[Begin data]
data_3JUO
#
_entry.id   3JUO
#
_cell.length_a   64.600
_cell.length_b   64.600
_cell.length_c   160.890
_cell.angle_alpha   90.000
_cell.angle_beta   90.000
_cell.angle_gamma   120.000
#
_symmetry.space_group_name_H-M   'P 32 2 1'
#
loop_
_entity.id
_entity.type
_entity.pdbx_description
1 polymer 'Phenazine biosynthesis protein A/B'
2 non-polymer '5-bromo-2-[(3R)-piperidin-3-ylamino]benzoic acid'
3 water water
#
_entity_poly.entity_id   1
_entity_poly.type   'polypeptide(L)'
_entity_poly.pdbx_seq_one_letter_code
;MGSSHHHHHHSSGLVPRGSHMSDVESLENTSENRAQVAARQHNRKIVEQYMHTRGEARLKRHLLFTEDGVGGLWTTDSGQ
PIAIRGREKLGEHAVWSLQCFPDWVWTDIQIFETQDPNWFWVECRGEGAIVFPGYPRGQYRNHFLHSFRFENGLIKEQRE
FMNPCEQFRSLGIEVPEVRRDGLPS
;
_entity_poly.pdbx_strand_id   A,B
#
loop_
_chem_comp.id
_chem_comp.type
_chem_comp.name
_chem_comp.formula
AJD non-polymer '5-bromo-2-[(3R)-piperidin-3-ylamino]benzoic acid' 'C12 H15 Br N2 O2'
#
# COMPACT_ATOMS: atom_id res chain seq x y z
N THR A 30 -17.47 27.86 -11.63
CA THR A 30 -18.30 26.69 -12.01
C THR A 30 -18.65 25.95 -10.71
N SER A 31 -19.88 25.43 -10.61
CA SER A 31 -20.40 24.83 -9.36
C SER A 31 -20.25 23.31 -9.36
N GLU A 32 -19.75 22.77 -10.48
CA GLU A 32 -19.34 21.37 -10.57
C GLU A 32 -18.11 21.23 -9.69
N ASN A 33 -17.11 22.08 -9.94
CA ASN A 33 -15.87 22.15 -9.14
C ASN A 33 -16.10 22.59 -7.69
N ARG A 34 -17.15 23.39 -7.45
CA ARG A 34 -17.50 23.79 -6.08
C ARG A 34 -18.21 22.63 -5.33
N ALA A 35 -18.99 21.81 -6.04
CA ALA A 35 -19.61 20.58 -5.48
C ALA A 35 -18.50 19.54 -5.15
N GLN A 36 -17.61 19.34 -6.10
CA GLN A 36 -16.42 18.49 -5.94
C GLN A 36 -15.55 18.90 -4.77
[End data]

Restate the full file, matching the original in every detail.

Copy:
data_3JUO
#
_entry.id   3JUO
#
_cell.length_a   64.600
_cell.length_b   64.600
_cell.length_c   160.890
_cell.angle_alpha   90.000
_cell.angle_beta   90.000
_cell.angle_gamma   120.000
#
_symmetry.space_group_name_H-M   'P 32 2 1'
#
loop_
_entity.id
_entity.type
_entity.pdbx_description
1 polymer 'Phenazine biosynthesis protein A/B'
2 non-polymer '5-bromo-2-[(3R)-piperidin-3-ylamino]benzoic acid'
3 water water
#
_entity_poly.entity_id   1
_entity_poly.type   'polypeptide(L)'
_entity_poly.pdbx_seq_one_letter_code
;MGSSHHHHHHSSGLVPRGSHMSDVESLENTSENRAQVAARQHNRKIVEQYMHTRGEARLKRHLLFTEDGVGGLWTTDSGQ
PIAIRGREKLGEHAVWSLQCFPDWVWTDIQIFETQDPNWFWVECRGEGAIVFPGYPRGQYRNHFLHSFRFENGLIKEQRE
FMNPCEQFRSLGIEVPEVRRDGLPS
;
_entity_poly.pdbx_strand_id   A,B
#
loop_
_chem_comp.id
_chem_comp.type
_chem_comp.name
_chem_comp.formula
AJD non-polymer '5-bromo-2-[(3R)-piperidin-3-ylamino]benzoic acid' 'C12 H15 Br N2 O2'
#
# COMPACT_ATOMS: atom_id res chain seq x y z
N THR A 30 -17.47 27.86 -11.63
CA THR A 30 -18.30 26.69 -12.01
C THR A 30 -18.65 25.95 -10.71
N SER A 31 -19.88 25.43 -10.61
CA SER A 31 -20.40 24.83 -9.36
C SER A 31 -20.25 23.31 -9.36
N GLU A 32 -19.75 22.77 -10.48
CA GLU A 32 -19.34 21.37 -10.57
C GLU A 32 -18.11 21.23 -9.69
N ASN A 33 -17.11 22.08 -9.94
CA ASN A 33 -15.87 22.15 -9.14
C ASN A 33 -16.10 22.59 -7.69
N ARG A 34 -17.15 23.39 -7.45
CA ARG A 34 -17.50 23.79 -6.08
C ARG A 34 -18.21 22.63 -5.33
N ALA A 35 -18.99 21.81 -6.04
CA ALA A 35 -19.61 20.58 -5.48
C ALA A 35 -18.50 19.54 -5.15
N GLN A 36 -17.61 19.34 -6.10
CA GLN A 36 -16.42 18.49 -5.94
C GLN A 36 -15.55 18.90 -4.77